Piers Morgan has become the authentic voice of Europeans on gun control. It’s not that he’s particularly eloquent – he comes off like a haughty English tourist demanding his way to the airport in pidgin French. But he does articulate common liberal concerns on the issue, wrapped up in assumptions that suggest he doesn’t quite get the country that he’s living in. Piers provided a rare moment of insight when he recently admitted that banning assault weapons “will not solve the gun crime problem in America” – and he captured the myopic authoritarianism of his breed perfectly when he immediately added that Americans should do it anyway. Why? Because they can and they must. It’s the right thing to do. Better than that, it’s what the British would do.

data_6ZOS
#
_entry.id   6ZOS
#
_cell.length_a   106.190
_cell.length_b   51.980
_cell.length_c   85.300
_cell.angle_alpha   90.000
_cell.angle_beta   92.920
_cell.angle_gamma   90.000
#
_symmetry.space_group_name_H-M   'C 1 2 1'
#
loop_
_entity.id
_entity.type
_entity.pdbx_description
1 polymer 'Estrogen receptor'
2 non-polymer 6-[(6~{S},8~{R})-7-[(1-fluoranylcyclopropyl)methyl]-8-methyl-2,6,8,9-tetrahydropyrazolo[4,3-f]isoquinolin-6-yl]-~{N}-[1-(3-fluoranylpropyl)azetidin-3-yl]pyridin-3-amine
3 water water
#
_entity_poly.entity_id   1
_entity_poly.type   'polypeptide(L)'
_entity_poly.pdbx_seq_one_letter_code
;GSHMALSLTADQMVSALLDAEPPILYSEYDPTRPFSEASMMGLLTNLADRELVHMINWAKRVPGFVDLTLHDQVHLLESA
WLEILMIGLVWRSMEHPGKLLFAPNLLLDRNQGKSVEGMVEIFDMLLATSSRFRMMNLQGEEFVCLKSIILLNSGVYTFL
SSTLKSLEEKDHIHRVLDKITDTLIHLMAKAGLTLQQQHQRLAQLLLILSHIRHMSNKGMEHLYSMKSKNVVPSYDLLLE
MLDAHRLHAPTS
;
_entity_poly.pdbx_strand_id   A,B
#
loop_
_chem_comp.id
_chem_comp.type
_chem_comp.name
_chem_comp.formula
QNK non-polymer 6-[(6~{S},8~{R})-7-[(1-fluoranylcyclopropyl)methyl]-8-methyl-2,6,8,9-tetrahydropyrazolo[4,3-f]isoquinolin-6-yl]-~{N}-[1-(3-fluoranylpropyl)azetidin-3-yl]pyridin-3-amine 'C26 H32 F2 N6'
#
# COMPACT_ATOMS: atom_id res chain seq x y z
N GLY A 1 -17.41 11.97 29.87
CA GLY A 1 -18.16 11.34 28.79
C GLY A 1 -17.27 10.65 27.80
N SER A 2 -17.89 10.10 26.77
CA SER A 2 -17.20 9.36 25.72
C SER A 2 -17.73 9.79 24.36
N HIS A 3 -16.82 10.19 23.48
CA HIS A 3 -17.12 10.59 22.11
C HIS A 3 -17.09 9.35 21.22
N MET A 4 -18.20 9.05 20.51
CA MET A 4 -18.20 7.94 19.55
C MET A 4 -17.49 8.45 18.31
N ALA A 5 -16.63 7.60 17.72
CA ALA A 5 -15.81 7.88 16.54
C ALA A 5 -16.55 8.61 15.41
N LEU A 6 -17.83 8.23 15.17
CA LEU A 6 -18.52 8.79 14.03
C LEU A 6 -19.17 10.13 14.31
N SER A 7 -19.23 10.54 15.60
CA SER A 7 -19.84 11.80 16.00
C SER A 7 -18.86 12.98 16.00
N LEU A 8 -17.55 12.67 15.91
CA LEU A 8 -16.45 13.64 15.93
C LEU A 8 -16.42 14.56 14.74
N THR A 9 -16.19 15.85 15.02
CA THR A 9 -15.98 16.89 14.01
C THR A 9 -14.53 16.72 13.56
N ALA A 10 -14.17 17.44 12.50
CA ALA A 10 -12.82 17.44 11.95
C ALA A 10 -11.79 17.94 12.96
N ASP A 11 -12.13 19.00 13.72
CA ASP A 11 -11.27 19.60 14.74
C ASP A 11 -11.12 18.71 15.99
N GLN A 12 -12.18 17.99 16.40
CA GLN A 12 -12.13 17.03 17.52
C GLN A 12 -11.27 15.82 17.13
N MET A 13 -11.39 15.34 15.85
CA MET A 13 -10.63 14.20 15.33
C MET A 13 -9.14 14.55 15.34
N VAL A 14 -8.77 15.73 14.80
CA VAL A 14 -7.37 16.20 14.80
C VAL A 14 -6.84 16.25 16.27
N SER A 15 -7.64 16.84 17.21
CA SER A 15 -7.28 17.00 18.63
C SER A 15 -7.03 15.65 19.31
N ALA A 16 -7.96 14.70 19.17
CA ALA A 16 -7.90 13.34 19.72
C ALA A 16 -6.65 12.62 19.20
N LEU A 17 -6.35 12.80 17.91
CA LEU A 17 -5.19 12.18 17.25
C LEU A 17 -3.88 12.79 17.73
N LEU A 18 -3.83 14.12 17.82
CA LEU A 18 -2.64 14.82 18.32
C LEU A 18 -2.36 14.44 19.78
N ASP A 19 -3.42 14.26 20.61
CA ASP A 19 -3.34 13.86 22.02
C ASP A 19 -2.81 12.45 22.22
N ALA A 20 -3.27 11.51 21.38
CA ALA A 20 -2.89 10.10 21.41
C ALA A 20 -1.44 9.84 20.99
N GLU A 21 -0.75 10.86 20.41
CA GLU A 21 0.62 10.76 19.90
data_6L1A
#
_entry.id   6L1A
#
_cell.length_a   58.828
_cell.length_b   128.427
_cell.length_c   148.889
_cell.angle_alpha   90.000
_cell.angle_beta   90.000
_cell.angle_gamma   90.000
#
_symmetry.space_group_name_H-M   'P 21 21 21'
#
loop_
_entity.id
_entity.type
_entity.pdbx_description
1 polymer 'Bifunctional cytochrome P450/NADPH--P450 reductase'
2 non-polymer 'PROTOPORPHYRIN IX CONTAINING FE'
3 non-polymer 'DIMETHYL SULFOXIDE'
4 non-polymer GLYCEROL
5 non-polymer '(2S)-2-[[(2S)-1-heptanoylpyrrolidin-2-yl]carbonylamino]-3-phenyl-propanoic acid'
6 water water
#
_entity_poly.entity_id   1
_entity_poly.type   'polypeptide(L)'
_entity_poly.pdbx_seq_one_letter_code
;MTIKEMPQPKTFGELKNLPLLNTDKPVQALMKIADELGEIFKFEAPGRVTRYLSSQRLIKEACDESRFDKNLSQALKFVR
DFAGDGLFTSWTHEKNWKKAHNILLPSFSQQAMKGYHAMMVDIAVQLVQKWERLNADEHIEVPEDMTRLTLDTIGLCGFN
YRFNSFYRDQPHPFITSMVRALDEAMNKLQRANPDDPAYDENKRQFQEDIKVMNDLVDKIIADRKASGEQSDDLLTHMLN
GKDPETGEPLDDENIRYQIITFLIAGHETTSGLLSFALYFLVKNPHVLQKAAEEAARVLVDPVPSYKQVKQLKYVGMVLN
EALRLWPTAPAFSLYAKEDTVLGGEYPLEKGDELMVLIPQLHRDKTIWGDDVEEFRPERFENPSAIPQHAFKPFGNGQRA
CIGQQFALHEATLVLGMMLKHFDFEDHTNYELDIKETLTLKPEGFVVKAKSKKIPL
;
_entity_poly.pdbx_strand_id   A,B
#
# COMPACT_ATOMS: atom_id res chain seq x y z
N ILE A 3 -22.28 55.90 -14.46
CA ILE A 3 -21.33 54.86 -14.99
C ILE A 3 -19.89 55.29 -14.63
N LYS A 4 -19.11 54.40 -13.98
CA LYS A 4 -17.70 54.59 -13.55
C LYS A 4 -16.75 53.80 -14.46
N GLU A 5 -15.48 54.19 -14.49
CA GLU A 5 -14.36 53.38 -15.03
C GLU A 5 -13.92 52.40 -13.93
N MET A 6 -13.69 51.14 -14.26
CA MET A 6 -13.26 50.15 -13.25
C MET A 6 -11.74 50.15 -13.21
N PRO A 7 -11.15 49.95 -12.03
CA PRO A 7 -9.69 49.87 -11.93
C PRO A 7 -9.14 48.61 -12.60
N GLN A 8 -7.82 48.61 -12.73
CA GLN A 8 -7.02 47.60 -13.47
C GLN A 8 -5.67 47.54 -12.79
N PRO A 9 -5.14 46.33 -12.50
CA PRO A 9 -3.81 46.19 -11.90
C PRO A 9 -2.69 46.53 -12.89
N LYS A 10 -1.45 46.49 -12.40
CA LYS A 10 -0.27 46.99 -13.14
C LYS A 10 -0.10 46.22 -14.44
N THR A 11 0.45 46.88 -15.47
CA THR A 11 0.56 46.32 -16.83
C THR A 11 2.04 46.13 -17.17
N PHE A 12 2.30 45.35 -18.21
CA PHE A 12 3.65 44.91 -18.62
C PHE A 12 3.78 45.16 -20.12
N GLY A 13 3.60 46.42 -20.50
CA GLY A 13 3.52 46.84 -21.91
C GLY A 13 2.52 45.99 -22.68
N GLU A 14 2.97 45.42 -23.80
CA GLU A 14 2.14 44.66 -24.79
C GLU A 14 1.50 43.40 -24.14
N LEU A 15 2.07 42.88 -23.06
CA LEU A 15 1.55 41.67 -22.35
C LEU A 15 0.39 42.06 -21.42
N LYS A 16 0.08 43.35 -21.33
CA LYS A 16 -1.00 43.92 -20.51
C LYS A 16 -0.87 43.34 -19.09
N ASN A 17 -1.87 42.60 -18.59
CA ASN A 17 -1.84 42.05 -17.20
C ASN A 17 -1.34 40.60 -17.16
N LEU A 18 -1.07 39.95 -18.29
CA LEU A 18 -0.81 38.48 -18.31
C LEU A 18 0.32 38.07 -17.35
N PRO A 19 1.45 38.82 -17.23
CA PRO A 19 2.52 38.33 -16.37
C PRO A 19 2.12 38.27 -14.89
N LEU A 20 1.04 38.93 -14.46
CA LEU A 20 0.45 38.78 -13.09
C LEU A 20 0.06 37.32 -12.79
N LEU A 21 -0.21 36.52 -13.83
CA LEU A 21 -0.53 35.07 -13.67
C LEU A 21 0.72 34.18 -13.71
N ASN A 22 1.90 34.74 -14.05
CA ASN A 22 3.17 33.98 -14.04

The gun control debate is as much about culture as policy. Neither side can adequately understand the other’s worldview and neither side particularly wants to. Both deal in myths and fallacies and, for the record, it's healthy to be sceptical of both. But part of being a visitor to a foreign land is making an effort to comprehend the alien culture that you find yourself in. While it’s understandable that Europeans should regard the horror of Sandy Hook as a case for swift federal action against easy access to weapons, it’s still incumbent upon us to at least try to understand why there might be some resistance to that idea among ordinary Americans.
For the sake of Piers and other European tourists, here’s the conservative take on guns in three simple points:
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